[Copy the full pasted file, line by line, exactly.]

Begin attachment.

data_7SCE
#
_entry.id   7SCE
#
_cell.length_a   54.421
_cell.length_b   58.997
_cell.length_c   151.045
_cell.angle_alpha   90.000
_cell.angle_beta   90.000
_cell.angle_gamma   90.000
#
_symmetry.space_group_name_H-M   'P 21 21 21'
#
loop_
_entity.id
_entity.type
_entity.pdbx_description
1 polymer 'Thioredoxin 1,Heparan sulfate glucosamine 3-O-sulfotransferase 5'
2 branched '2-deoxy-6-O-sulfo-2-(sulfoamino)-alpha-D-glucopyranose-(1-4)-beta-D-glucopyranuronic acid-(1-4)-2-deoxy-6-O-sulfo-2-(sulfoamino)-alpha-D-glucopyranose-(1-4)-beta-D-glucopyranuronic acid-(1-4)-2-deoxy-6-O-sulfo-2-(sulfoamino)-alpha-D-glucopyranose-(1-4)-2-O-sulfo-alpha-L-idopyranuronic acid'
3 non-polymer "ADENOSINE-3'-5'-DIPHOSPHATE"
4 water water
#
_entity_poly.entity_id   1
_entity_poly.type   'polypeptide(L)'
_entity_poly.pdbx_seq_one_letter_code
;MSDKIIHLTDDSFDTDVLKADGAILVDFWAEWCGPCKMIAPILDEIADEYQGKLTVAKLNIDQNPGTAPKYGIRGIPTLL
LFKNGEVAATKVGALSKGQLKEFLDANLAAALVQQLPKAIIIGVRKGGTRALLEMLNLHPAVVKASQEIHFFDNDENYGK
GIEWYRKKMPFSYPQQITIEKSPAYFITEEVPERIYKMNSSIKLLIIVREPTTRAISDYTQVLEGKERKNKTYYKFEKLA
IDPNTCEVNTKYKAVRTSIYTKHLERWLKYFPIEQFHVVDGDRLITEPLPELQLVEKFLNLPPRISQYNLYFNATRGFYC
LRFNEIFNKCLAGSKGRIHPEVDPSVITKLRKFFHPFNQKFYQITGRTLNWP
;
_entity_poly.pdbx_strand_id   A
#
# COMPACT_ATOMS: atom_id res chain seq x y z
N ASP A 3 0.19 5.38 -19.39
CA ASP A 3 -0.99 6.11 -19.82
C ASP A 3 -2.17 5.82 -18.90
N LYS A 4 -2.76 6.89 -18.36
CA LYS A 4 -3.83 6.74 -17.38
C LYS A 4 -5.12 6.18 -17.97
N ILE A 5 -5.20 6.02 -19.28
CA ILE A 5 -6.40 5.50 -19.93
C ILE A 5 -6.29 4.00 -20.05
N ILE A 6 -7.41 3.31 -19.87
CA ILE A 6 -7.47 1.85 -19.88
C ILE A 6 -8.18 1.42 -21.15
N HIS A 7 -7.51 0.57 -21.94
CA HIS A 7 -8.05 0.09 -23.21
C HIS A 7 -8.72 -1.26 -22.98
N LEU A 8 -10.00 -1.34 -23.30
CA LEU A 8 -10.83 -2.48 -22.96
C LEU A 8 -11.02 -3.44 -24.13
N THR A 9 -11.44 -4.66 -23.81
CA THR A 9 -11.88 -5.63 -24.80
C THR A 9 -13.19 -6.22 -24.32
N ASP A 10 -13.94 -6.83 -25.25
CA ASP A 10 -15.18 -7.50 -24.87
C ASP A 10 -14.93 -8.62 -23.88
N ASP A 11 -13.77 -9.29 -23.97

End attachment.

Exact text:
data_7SCE
#
_entry.id   7SCE
#
_cell.length_a   54.421
_cell.length_b   58.997
_cell.length_c   151.045
_cell.angle_alpha   90.000
_cell.angle_beta   90.000
_cell.angle_gamma   90.000
#
_symmetry.space_group_name_H-M   'P 21 21 21'
#
loop_
_entity.id
_entity.type
_entity.pdbx_description
1 polymer 'Thioredoxin 1,Heparan sulfate glucosamine 3-O-sulfotransferase 5'
2 branched '2-deoxy-6-O-sulfo-2-(sulfoamino)-alpha-D-glucopyranose-(1-4)-beta-D-glucopyranuronic acid-(1-4)-2-deoxy-6-O-sulfo-2-(sulfoamino)-alpha-D-glucopyranose-(1-4)-beta-D-glucopyranuronic acid-(1-4)-2-deoxy-6-O-sulfo-2-(sulfoamino)-alpha-D-glucopyranose-(1-4)-2-O-sulfo-alpha-L-idopyranuronic acid'
3 non-polymer "ADENOSINE-3'-5'-DIPHOSPHATE"
4 water water
#
_entity_poly.entity_id   1
_entity_poly.type   'polypeptide(L)'
_entity_poly.pdbx_seq_one_letter_code
;MSDKIIHLTDDSFDTDVLKADGAILVDFWAEWCGPCKMIAPILDEIADEYQGKLTVAKLNIDQNPGTAPKYGIRGIPTLL
LFKNGEVAATKVGALSKGQLKEFLDANLAAALVQQLPKAIIIGVRKGGTRALLEMLNLHPAVVKASQEIHFFDNDENYGK
GIEWYRKKMPFSYPQQITIEKSPAYFITEEVPERIYKMNSSIKLLIIVREPTTRAISDYTQVLEGKERKNKTYYKFEKLA
IDPNTCEVNTKYKAVRTSIYTKHLERWLKYFPIEQFHVVDGDRLITEPLPELQLVEKFLNLPPRISQYNLYFNATRGFYC
LRFNEIFNKCLAGSKGRIHPEVDPSVITKLRKFFHPFNQKFYQITGRTLNWP
;
_entity_poly.pdbx_strand_id   A
#
# COMPACT_ATOMS: atom_id res chain seq x y z
N ASP A 3 0.19 5.38 -19.39
CA ASP A 3 -0.99 6.11 -19.82
C ASP A 3 -2.17 5.82 -18.90
N LYS A 4 -2.76 6.89 -18.36
CA LYS A 4 -3.83 6.74 -17.38
C LYS A 4 -5.12 6.18 -17.97
N ILE A 5 -5.20 6.02 -19.28
CA ILE A 5 -6.40 5.50 -19.93
C ILE A 5 -6.29 4.00 -20.05
N ILE A 6 -7.41 3.31 -19.87
CA ILE A 6 -7.47 1.85 -19.88
C ILE A 6 -8.18 1.42 -21.15
N HIS A 7 -7.51 0.57 -21.94
CA HIS A 7 -8.05 0.09 -23.21
C HIS A 7 -8.72 -1.26 -22.98
N LEU A 8 -10.00 -1.34 -23.30
CA LEU A 8 -10.83 -2.48 -22.96
C LEU A 8 -11.02 -3.44 -24.13
N THR A 9 -11.44 -4.66 -23.81
CA THR A 9 -11.88 -5.63 -24.80
C THR A 9 -13.19 -6.22 -24.32
N ASP A 10 -13.94 -6.83 -25.25
CA ASP A 10 -15.18 -7.50 -24.87
C ASP A 10 -14.93 -8.62 -23.88
N ASP A 11 -13.77 -9.29 -23.97